Justin Breen is active in the Chicago chapter of Entrepreneurs' Organization (EO)'s Accelerator program, which empowers entrepreneurs with the tools, community, and accountability necessary to grow their businesses aggressively. Breen is the founder and CEO of BrEpic, a public relations company that leverages a brand's unique story to grow. He recently authored an international best-selling book. We asked Breen about the mental health obstacles entrepreneurs face. Here's what he shared.

When you think of entrepreneurship, what comes to mind? Is it jubilant celebrations around a product launch, or the 20-hour days and sleepless nights the founder endured to get there?

When I posted the following message on social media, it received hundreds of likes and comments--all overwhelmingly positive:

I have yet to meet an entrepreneur who hasn't overcome at least one of the following:

1. Bankruptcy or potential bankruptcy

2. Heightened levels of anxiety

3. Depression

4. Traumatic experiences as a child or young adult

Most people aren't cut out to be entrepreneurs because they can't handle those four scenarios. Great entrepreneurs find support from other entrepreneurs, mentors, or therapists to help them through. Being an entrepreneur isn't all sunshine and rainbows, but if you can conquer the above scenarios, it can be joy-filled with endless abundance.

I know the reason behind the positive response: The public sees the success of entrepreneurs, but most people have no idea what it really takes to reach those heights. Almost without exception, the hundreds of entrepreneurs I know have discovered the bottom before cresting the summit. I've personally overcome three of those scenarios--bankruptcy being the exception--and I know many entrepreneurs who have experienced all four.

Entrepreneurship can be a lonely island without the right support system. Here are four ways to build that support:

1. Talk to mentors. 

In 2018, I made more money than I ever thought possible. Yet I'd never been more miserable. It didn't make sense.

One of my mentors said every entrepreneur he knows has experienced depression at some point. He stressed that I must learn from how I felt during that experience to know how to react positively the next time it happened. His advice was life-changing. Not only did I realize that I was no longer alone, but I had the tools to combat those feelings when they surfaced again.

2. Seek therapy. 

Around the same time, I started seeing a therapist who focuses on anxiety and its causes. I dug deep within myself to figure out what exactly was going on, and how to fix it.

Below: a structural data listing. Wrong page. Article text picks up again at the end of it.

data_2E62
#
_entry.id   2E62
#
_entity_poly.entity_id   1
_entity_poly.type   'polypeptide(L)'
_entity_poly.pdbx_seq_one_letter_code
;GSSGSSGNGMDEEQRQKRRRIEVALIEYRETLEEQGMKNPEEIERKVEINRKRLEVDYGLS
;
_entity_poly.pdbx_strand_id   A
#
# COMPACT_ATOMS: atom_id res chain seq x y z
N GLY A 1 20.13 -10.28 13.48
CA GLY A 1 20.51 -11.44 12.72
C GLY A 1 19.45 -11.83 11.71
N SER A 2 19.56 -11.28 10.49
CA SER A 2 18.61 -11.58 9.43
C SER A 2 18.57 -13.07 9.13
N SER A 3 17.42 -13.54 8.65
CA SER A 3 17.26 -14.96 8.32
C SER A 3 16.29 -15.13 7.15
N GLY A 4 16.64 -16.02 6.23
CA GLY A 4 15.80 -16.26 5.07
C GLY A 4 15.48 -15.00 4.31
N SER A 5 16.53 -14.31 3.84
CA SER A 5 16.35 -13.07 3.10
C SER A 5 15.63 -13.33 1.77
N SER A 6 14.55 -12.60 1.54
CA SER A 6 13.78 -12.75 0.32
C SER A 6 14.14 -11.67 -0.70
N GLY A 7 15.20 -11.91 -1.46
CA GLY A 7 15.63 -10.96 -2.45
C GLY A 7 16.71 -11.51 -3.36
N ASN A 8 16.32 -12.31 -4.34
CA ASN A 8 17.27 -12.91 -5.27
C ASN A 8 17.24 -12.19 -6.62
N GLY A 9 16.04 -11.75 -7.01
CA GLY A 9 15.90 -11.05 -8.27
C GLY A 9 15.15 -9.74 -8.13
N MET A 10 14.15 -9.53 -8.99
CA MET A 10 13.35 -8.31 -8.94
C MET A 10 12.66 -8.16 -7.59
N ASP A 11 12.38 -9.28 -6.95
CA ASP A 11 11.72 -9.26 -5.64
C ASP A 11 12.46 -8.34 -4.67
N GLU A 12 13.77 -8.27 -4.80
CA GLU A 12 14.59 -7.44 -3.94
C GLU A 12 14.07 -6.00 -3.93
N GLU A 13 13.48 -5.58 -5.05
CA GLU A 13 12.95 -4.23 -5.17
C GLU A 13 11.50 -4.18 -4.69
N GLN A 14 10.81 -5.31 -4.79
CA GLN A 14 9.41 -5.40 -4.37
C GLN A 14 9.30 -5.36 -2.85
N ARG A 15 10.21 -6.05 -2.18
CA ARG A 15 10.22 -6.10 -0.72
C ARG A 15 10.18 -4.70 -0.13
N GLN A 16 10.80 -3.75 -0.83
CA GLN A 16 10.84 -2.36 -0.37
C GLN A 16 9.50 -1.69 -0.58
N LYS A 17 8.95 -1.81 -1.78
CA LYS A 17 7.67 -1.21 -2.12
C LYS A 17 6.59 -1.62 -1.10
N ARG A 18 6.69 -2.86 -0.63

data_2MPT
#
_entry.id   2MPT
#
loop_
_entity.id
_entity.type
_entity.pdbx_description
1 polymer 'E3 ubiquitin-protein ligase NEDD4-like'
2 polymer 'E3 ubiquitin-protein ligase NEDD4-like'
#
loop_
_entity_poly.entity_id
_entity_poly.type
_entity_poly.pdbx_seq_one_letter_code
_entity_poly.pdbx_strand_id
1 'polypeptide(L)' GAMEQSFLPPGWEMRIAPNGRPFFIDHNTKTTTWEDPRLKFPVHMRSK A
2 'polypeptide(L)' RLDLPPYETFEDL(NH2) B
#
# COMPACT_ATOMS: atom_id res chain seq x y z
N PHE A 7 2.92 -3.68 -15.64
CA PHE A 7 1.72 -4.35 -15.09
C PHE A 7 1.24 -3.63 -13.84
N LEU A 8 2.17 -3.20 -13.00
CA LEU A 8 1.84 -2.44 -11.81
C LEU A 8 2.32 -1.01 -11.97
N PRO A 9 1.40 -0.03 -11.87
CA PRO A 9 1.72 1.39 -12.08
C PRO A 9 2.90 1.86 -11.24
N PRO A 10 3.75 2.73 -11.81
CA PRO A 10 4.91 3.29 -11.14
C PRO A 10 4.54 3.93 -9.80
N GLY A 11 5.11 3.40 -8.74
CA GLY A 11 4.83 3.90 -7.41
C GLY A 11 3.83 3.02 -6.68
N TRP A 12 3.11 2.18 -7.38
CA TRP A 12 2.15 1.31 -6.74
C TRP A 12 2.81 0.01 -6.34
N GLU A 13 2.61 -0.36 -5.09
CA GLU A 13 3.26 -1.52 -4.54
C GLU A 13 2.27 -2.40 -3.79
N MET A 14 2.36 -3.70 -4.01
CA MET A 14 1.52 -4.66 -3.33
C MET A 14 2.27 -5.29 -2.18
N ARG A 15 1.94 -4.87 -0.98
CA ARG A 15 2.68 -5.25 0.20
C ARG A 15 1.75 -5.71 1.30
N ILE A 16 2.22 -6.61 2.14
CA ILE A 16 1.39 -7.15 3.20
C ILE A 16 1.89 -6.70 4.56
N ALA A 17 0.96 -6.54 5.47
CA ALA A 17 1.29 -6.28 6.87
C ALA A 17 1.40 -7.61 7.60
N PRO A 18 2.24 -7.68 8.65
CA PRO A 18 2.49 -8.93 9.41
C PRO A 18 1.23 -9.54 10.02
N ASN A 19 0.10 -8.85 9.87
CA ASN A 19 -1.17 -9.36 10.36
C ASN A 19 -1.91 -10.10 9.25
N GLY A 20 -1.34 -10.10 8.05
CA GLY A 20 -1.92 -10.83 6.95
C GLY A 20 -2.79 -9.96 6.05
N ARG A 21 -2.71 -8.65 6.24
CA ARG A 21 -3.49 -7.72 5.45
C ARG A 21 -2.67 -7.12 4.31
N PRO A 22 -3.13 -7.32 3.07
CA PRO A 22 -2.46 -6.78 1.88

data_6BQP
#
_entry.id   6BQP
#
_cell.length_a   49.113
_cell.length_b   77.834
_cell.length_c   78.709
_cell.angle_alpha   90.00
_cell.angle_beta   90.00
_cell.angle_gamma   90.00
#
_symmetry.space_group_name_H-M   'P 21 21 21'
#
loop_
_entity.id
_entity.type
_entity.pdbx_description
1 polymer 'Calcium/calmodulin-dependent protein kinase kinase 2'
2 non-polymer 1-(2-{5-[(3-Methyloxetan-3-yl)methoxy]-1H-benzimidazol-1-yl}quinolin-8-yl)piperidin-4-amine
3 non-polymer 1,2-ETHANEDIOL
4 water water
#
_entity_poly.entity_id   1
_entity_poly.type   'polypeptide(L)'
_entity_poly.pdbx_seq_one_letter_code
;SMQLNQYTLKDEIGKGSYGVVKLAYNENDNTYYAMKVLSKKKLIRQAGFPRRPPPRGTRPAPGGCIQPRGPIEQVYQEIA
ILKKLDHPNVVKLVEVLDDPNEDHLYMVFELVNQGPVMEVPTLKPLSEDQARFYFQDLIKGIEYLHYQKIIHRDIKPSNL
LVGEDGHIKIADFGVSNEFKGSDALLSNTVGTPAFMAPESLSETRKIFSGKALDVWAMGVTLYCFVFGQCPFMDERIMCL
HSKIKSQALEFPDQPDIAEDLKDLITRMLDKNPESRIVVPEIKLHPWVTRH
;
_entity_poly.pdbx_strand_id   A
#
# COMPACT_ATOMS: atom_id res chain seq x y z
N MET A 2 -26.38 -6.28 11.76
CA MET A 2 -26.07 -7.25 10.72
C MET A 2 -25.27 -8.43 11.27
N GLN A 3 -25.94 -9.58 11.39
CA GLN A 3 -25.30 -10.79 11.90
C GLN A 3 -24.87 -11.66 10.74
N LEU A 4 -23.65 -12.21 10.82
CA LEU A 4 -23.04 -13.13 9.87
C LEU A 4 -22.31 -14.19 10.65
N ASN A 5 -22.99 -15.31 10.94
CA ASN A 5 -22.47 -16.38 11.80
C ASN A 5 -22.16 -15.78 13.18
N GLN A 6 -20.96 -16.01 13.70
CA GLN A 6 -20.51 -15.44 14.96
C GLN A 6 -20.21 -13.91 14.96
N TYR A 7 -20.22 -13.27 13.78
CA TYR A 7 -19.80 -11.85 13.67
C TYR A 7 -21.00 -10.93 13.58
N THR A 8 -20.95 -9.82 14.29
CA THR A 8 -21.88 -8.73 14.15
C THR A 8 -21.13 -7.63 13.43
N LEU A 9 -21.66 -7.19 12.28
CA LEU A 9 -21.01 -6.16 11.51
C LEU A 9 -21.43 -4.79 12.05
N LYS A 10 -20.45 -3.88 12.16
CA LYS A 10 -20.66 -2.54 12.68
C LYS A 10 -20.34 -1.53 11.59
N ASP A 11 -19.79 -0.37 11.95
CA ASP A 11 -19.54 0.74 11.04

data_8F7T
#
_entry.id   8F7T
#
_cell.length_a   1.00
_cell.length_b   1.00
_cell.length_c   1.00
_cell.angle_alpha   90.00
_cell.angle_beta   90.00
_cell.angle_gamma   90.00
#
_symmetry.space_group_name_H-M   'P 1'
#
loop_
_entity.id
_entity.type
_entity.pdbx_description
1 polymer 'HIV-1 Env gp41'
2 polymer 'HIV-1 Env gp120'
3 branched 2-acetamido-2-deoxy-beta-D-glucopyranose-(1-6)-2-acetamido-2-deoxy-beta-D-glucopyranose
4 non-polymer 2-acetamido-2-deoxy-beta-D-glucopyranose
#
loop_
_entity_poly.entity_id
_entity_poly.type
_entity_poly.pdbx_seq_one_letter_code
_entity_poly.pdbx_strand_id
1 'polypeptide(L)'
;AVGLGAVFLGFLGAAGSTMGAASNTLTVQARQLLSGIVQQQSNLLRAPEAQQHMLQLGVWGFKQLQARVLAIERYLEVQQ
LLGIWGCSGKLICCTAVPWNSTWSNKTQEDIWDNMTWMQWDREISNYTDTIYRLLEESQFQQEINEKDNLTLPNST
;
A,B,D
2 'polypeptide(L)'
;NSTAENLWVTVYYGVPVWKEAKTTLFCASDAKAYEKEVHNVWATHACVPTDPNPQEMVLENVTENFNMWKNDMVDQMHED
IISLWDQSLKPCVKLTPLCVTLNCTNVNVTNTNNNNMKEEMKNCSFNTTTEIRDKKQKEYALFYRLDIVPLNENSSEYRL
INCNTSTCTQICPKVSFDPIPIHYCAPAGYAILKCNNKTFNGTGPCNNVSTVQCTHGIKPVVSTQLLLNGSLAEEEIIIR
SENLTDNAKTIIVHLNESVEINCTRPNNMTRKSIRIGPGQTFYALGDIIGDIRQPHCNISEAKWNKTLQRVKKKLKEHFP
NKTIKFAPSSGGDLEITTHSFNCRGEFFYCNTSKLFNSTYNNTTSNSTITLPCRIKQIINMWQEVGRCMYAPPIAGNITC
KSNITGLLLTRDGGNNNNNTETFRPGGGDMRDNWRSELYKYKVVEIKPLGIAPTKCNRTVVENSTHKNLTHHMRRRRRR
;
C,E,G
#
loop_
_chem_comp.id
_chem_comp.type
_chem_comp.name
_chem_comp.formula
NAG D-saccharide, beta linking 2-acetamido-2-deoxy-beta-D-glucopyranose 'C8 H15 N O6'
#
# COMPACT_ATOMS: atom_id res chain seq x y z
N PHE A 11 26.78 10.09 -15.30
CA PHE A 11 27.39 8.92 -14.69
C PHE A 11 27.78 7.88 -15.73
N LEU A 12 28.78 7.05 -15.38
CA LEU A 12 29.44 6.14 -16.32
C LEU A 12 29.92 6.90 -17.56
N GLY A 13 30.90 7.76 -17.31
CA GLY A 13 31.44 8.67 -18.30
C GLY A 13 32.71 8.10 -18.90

I put 100-percent effort into changing my mindset and working on my mental acumen. Over many months, I started making significant gains. It was deep, difficult work--discovering how my father's and brother's deaths profoundly affected me because I hadn't processed either loss. But it's what I needed to turn the corner and focus on positivity.

3. Do the research. 

There's a lot of discussion around entrepreneurial depression and the psychological price we pay. Michael Freeman's research shows that entrepreneurs are twice as likely to suffer from a mental health condition than non-entrepreneurs.

Here's why: In addition to being naturally prone to high anxiety levels, entrepreneurs face investor rejections, stress, long working hours, sabotage by partners and staff, and have difficulty not being in control.  

The report further noted that entrepreneurs are significantly more likely to experience depression and ADHD, struggle with addiction, and receive a bipolar diagnosis.

As you do your research, consider family history. Depression runs deep in my family. My mother shared a 1974 Good Housekeeping story about the tragic suicide cluster of several of her family members, including a 13-year-old boy. The article made me aware of my bloodline and grateful that I've found tools to manage it.

4. Build your mindset.

The right mindset leads to the right network. Everything else is secondary. On a daily basis, I'm persistently focused on building my mindset of positivity, abundance, growth, and joy.

Being part of Entrepreneurs' Organization positions me around other abundant visionaries, as does membership in other high-level groups, including Strategic Coach and Abundance 360. Tools from these organizations, such as Dan Sullivan's e-book The Gap and the Gain and the WinStreak app, help me focus on living in positivity and celebrating daily accomplishments. I also keep a "grateful journal" on LinkedIn to spread gratitude and positivity.

From my experience, the single-worst day working in corporate America is nothing compared with how tough entrepreneurship can be. Yet, with the right mindset, tools, and network in your corner, entrepreneurial life can provide the highest level of joy, wealth, freedom, community and opportunity. Remember entrepreneurs: You are not alone.